Therapy Insight: bladder dysfunction associated with multiple sclerosis


Bladder dysfunction is a common problem for patients with multiple sclerosis. The severity of symptoms often correlate with the degree of spinal cord involvement and, hence, the patient's general level of disability. The emphasis of management is now mainly medical and is increasingly offered by nonurologists. Treatments can be highly effective, relieving patients of what are otherwise very troublesome symptoms that would compound their neurological disability. This article gives an overview of the neural control of the bladder, followed by an explanation of the pathophysiology of detrusor overactivity secondary to neurological disease. A review of methods available for treating bladder dysfunction in multiple sclerosis then follows. The treatment options for this disorder are largely medical and include established first-line measures such as anticholinergics, clean intermittent self-catheterization and the use of desmopressin, as well as potential second-line agents, such as cannabinoids, intravesical vanilloids and intradetrusor botulinum neurotoxin type A. The diminishing role of surgical intervention is also discussed.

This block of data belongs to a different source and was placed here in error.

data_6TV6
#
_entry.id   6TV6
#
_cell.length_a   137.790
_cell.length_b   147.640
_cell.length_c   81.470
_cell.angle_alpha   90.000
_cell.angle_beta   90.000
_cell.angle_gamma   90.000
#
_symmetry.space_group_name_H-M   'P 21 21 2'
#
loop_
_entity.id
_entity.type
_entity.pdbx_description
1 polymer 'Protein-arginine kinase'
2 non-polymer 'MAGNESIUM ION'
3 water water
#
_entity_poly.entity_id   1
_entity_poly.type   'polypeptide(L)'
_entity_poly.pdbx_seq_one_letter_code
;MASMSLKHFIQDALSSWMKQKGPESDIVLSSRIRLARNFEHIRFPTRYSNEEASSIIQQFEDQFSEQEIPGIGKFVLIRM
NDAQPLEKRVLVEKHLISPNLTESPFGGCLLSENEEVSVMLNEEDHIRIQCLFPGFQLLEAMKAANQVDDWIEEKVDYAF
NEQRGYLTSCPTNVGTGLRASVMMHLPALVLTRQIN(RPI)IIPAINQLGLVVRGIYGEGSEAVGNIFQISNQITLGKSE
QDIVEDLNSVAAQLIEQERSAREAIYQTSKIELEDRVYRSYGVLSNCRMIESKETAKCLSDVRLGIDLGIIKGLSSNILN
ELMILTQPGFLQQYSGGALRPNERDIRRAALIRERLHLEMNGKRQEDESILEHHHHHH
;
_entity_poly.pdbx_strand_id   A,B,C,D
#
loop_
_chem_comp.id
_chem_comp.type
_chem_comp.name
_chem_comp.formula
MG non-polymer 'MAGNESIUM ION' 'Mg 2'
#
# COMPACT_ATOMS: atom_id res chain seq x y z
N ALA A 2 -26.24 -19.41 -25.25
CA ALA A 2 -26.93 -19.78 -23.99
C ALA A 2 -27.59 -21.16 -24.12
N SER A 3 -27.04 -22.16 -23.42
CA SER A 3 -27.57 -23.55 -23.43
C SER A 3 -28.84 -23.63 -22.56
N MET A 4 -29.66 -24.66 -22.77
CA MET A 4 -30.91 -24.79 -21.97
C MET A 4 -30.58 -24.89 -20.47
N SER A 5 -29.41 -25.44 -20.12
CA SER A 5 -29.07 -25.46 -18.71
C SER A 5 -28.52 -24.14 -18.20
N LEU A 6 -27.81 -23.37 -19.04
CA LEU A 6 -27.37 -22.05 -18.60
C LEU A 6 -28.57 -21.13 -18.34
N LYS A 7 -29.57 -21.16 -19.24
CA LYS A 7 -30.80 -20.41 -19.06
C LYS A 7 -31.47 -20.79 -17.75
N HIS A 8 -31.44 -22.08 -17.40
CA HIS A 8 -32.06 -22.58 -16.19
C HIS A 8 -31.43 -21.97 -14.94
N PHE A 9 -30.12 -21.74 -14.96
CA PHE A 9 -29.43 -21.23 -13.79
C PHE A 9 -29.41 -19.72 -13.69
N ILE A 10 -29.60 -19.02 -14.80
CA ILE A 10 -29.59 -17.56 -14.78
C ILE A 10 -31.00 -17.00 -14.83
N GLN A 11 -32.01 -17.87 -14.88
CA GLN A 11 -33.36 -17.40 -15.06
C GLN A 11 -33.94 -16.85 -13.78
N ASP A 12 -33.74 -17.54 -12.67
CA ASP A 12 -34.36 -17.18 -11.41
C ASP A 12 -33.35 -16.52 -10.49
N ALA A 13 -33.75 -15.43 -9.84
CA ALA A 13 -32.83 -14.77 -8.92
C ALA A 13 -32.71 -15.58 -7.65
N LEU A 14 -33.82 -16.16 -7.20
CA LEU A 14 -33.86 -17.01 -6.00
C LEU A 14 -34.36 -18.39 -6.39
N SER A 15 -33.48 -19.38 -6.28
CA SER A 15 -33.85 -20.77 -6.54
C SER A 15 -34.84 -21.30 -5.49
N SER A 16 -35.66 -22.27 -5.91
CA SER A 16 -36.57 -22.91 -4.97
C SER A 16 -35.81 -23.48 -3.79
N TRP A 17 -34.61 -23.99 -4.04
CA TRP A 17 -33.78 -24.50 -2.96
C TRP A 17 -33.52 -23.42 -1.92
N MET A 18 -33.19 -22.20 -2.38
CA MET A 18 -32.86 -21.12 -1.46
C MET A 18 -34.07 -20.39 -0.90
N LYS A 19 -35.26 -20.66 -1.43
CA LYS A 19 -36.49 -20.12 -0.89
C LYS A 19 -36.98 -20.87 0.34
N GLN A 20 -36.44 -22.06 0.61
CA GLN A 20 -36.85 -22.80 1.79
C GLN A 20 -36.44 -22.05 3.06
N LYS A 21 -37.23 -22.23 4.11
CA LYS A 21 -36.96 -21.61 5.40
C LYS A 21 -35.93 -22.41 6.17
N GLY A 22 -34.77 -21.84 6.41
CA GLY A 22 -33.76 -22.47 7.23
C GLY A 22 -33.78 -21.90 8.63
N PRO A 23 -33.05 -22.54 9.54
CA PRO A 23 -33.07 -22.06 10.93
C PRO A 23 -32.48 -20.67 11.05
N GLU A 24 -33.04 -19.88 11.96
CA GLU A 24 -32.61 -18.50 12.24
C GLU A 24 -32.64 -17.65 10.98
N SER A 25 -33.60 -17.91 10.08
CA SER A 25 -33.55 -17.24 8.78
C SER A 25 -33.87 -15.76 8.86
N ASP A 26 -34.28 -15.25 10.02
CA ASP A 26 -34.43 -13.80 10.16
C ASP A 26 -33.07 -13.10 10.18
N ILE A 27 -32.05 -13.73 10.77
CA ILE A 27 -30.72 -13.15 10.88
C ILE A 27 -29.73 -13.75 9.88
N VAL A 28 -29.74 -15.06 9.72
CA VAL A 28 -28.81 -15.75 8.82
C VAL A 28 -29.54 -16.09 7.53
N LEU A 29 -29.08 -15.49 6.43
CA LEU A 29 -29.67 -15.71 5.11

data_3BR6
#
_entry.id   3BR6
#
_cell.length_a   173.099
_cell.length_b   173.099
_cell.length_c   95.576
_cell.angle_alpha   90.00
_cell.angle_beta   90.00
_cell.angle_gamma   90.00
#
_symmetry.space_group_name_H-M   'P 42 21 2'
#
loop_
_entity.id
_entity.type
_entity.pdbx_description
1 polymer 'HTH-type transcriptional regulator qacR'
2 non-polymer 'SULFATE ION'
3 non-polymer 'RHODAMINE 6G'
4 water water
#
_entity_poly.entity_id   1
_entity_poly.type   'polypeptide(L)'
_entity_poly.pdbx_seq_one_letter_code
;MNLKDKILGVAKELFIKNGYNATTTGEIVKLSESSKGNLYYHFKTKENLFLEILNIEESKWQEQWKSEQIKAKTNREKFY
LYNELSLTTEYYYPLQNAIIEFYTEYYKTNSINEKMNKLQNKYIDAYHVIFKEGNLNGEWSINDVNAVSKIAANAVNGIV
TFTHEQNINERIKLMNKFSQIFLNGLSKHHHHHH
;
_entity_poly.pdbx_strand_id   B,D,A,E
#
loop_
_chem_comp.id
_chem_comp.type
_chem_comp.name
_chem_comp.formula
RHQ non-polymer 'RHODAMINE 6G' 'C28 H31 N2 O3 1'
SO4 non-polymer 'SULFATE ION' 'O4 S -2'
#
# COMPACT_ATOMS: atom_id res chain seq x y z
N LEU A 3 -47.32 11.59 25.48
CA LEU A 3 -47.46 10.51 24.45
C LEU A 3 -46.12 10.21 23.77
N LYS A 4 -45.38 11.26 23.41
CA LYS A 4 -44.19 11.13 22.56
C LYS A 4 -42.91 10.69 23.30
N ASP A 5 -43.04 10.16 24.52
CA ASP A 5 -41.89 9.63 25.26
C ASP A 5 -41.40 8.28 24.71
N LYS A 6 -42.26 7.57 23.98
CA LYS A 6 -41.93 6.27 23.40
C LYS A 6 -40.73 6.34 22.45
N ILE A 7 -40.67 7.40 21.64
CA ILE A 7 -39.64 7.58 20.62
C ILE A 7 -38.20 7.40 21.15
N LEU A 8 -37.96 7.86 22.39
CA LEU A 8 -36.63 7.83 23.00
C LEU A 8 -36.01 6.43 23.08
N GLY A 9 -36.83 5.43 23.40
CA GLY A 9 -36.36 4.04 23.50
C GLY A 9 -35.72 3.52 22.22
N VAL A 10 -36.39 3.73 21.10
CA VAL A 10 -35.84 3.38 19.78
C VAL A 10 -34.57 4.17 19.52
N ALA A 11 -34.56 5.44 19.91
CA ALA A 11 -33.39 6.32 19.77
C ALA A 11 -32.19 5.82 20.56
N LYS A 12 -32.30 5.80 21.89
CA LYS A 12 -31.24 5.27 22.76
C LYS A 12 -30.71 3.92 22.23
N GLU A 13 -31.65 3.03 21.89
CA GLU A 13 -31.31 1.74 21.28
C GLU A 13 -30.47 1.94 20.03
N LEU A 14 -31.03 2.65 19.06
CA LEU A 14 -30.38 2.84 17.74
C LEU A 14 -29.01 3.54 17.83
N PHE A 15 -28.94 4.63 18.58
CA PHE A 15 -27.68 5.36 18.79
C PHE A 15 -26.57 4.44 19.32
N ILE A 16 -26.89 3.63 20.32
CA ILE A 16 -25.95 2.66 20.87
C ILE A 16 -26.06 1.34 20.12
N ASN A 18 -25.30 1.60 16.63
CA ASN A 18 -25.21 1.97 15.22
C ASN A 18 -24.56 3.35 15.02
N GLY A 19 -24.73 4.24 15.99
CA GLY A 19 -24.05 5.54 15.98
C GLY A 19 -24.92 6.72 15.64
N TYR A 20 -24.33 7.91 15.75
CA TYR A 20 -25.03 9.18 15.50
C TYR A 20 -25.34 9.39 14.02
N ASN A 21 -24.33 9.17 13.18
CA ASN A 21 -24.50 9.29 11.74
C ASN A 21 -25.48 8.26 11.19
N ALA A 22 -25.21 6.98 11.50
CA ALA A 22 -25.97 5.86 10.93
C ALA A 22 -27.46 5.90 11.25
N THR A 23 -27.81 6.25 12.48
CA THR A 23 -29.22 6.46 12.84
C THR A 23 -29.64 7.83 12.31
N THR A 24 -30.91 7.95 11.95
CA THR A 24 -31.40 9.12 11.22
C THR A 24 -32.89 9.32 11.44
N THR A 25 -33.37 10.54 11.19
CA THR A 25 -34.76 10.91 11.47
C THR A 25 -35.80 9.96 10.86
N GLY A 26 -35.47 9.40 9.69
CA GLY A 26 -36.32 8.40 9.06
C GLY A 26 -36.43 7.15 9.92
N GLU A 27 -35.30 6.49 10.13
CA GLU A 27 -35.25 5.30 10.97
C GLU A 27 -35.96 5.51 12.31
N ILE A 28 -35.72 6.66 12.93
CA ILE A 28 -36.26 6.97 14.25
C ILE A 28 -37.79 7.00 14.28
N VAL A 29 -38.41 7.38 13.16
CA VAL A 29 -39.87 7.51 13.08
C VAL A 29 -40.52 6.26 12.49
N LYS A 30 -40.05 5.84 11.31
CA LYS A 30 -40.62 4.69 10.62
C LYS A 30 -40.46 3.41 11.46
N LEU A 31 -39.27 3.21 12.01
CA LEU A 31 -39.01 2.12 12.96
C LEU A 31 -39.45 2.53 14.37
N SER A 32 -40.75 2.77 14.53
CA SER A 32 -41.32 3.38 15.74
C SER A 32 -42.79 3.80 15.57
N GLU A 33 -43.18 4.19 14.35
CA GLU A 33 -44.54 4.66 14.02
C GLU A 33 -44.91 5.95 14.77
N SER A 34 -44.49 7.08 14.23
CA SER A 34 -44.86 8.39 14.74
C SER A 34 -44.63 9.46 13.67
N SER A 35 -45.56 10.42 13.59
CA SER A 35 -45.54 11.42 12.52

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Figure 1: Illustration of the pathways involved in micturition.
Figure 2
Figure 3: Algorithm for the management of neurogenic incontinence.
Figure 4: The bladder symptoms in multiple sclerosis become increasingly difficult to manage with progression of spinal cord disease.
Figure 5: Injection sites using the minimally invasive outpatient technique.


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Correspondence to Clare J Fowler.

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Kalsi, V., Fowler, C. Therapy Insight: bladder dysfunction associated with multiple sclerosis. Nat Rev Urol 2, 492–501 (2005).

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